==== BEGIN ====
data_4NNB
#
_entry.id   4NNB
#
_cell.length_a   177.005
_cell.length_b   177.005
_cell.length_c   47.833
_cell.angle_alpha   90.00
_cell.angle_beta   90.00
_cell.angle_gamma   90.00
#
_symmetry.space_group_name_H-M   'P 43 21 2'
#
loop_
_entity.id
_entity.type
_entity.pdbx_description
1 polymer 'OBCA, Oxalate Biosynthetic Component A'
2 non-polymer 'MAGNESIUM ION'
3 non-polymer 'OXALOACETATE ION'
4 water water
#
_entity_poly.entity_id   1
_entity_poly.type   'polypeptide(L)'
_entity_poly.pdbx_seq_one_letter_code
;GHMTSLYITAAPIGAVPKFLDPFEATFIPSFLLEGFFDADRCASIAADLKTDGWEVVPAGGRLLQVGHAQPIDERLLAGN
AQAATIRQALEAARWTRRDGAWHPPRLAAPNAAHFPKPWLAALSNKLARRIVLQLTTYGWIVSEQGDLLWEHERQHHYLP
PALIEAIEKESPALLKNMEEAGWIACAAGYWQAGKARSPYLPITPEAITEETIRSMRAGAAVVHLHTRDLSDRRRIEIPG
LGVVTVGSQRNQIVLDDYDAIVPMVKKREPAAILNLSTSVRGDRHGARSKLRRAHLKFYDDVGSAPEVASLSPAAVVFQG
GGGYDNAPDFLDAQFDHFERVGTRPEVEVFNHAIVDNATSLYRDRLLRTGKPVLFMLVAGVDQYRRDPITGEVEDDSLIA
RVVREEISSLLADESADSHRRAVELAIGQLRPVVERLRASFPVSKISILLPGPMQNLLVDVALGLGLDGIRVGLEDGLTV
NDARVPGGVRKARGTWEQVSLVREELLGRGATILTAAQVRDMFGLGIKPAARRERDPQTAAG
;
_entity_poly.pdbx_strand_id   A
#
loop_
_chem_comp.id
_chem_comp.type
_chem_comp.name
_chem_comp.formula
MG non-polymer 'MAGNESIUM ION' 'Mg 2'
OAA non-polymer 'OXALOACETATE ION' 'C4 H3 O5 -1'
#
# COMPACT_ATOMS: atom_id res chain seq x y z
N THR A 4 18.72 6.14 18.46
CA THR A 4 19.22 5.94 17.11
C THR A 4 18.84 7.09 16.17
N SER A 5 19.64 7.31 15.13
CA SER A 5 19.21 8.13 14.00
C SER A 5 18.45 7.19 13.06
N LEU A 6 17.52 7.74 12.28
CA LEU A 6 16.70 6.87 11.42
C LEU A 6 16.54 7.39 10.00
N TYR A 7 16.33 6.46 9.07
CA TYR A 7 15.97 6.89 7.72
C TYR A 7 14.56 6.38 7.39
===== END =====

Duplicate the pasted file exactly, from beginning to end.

data_4NNB
#
_entry.id   4NNB
#
_cell.length_a   177.005
_cell.length_b   177.005
_cell.length_c   47.833
_cell.angle_alpha   90.00
_cell.angle_beta   90.00
_cell.angle_gamma   90.00
#
_symmetry.space_group_name_H-M   'P 43 21 2'
#
loop_
_entity.id
_entity.type
_entity.pdbx_description
1 polymer 'OBCA, Oxalate Biosynthetic Component A'
2 non-polymer 'MAGNESIUM ION'
3 non-polymer 'OXALOACETATE ION'
4 water water
#
_entity_poly.entity_id   1
_entity_poly.type   'polypeptide(L)'
_entity_poly.pdbx_seq_one_letter_code
;GHMTSLYITAAPIGAVPKFLDPFEATFIPSFLLEGFFDADRCASIAADLKTDGWEVVPAGGRLLQVGHAQPIDERLLAGN
AQAATIRQALEAARWTRRDGAWHPPRLAAPNAAHFPKPWLAALSNKLARRIVLQLTTYGWIVSEQGDLLWEHERQHHYLP
PALIEAIEKESPALLKNMEEAGWIACAAGYWQAGKARSPYLPITPEAITEETIRSMRAGAAVVHLHTRDLSDRRRIEIPG
LGVVTVGSQRNQIVLDDYDAIVPMVKKREPAAILNLSTSVRGDRHGARSKLRRAHLKFYDDVGSAPEVASLSPAAVVFQG
GGGYDNAPDFLDAQFDHFERVGTRPEVEVFNHAIVDNATSLYRDRLLRTGKPVLFMLVAGVDQYRRDPITGEVEDDSLIA
RVVREEISSLLADESADSHRRAVELAIGQLRPVVERLRASFPVSKISILLPGPMQNLLVDVALGLGLDGIRVGLEDGLTV
NDARVPGGVRKARGTWEQVSLVREELLGRGATILTAAQVRDMFGLGIKPAARRERDPQTAAG
;
_entity_poly.pdbx_strand_id   A
#
loop_
_chem_comp.id
_chem_comp.type
_chem_comp.name
_chem_comp.formula
MG non-polymer 'MAGNESIUM ION' 'Mg 2'
OAA non-polymer 'OXALOACETATE ION' 'C4 H3 O5 -1'
#
# COMPACT_ATOMS: atom_id res chain seq x y z
N THR A 4 18.72 6.14 18.46
CA THR A 4 19.22 5.94 17.11
C THR A 4 18.84 7.09 16.17
N SER A 5 19.64 7.31 15.13
CA SER A 5 19.21 8.13 14.00
C SER A 5 18.45 7.19 13.06
N LEU A 6 17.52 7.74 12.28
CA LEU A 6 16.70 6.87 11.42
C LEU A 6 16.54 7.39 10.00
N TYR A 7 16.33 6.46 9.07
CA TYR A 7 15.97 6.89 7.72
C TYR A 7 14.56 6.38 7.39